• This review of key terms used for ALTR/ARMD has resulted in the following outcomes: (a) pseudotumor is a descriptive term for ALTR/ARMD, classifiable in two main types according to its cellular composition defining its clinical course; (b) the substitution of the term metallosis with presence of metallic wear debris, since it cannot be used as a category of implant failure or histological diagnosis; (c) the term aseptic lymphocytic-dominated vasculitis- associated lesion (ALVAL) should be replaced due to the absence of a vasculitis with ALLTR/ALRMD for lymphocytic-predominant and AMLTR/AMRMD for macrophage-predominant reaction.

  • This review of the histopathological classifications of ALTR/ARMD has resulted in the following outcomes: (a) distinction between cell death and tissue necrosis; (b) the association of corrosion metallic debris with adverse local lymphocytic reaction and tissue necrosis; (c) the importance of cell and particle debris for the viscosity and density of the lubricating synovial fluid; (d) a consensus classification of lymphocytic infiltrate in soft tissue and bone marrow; (e) evaluation of the macrophage infiltrate in soft tissues and bone marrow; (f) classification of macrophage induced osteolysis/aseptic loosening as a delayed type of ALTR/ARMD; (g) macrophage motility and migration as possible driving factor for osteolysis; (h) usefulness of the histopathological examination for the natural history of the adverse reactions, radiological correlation, post-marketing surveillance, and implant registries.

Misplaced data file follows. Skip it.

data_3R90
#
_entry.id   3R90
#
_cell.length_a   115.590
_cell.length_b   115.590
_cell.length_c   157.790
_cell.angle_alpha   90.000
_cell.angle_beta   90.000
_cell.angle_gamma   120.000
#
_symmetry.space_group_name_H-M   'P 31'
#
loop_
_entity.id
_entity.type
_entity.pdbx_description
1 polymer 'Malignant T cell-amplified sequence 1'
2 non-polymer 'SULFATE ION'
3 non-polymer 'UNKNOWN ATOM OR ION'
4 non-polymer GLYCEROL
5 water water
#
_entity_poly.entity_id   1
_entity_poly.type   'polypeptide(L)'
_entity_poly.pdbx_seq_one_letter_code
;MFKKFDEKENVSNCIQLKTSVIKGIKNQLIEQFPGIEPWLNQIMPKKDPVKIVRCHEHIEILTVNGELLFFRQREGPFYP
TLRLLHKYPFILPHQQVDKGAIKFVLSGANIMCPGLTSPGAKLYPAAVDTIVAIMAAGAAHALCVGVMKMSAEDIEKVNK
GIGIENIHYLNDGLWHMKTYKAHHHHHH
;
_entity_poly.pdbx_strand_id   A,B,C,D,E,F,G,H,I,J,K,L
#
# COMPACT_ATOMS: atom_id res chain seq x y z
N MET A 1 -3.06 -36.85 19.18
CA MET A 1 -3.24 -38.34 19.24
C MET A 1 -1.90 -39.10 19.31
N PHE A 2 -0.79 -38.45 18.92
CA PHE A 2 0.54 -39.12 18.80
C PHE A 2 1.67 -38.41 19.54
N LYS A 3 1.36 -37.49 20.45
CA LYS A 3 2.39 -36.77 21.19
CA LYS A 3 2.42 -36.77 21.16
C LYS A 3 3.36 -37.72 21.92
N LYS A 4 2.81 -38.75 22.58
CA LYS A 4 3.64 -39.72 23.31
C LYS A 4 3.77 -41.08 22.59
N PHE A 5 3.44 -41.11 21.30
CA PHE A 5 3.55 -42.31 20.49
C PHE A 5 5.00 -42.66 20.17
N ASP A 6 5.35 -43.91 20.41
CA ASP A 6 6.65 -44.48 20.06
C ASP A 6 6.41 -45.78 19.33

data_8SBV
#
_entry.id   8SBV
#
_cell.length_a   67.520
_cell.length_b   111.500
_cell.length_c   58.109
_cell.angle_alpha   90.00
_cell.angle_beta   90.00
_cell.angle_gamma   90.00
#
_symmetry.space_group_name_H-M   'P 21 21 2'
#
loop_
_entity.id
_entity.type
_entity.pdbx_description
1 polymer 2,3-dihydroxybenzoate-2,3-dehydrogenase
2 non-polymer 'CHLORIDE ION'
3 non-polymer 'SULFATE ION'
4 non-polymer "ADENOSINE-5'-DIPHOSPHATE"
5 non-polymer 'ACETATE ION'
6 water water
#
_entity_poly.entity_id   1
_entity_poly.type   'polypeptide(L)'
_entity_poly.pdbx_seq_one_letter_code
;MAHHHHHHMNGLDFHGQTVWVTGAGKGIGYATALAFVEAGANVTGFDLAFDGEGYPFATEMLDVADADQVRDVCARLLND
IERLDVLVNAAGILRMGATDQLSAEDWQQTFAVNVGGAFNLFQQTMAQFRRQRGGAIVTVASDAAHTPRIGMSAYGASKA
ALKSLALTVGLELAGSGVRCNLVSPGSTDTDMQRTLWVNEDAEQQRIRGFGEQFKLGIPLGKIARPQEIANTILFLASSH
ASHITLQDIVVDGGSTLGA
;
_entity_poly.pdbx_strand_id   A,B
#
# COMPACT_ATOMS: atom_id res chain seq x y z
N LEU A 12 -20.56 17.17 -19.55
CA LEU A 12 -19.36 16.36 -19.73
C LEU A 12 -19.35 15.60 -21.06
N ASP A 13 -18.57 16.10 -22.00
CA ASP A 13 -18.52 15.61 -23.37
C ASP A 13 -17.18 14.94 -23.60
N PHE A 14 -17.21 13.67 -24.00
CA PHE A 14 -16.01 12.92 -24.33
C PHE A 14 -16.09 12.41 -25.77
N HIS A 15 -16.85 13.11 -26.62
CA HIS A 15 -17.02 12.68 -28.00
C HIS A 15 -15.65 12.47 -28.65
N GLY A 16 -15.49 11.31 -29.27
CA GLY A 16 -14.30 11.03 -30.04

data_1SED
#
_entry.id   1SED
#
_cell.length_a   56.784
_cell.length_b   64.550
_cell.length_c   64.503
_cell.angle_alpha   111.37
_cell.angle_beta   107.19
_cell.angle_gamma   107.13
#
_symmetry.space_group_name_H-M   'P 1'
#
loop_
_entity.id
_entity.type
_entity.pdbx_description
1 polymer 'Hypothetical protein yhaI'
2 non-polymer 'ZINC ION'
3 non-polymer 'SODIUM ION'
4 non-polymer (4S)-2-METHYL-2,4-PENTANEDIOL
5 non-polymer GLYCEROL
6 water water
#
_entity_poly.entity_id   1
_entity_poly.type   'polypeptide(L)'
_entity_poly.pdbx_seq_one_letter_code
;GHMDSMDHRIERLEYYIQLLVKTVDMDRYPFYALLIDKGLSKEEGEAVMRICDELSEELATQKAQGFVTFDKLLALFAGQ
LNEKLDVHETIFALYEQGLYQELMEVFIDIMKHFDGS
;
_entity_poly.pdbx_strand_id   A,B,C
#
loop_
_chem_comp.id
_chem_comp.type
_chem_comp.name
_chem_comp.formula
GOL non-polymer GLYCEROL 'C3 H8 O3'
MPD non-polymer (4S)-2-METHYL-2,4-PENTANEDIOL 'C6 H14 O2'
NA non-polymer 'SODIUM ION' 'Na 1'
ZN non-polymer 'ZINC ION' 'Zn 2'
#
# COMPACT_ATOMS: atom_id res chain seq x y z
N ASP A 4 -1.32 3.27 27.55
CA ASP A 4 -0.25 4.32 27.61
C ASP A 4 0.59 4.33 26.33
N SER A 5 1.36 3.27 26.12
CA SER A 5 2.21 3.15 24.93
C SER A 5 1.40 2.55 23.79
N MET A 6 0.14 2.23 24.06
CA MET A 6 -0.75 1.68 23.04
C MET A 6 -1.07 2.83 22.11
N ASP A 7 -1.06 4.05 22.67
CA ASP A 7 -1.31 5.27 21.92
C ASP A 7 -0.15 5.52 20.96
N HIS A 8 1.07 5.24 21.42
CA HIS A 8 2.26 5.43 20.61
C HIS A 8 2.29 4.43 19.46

• The review of key terms used for the description and histopathological classification of ALTR/ARMD has resulted in a comprehensive, new standard for all disciplines involved in their diagnosis, clinical management, and long-term clinical follow-up.

Cite this article: EFORT Open Rev 2021;6:399-419. DOI: 10.1302/2058-5241.6.210013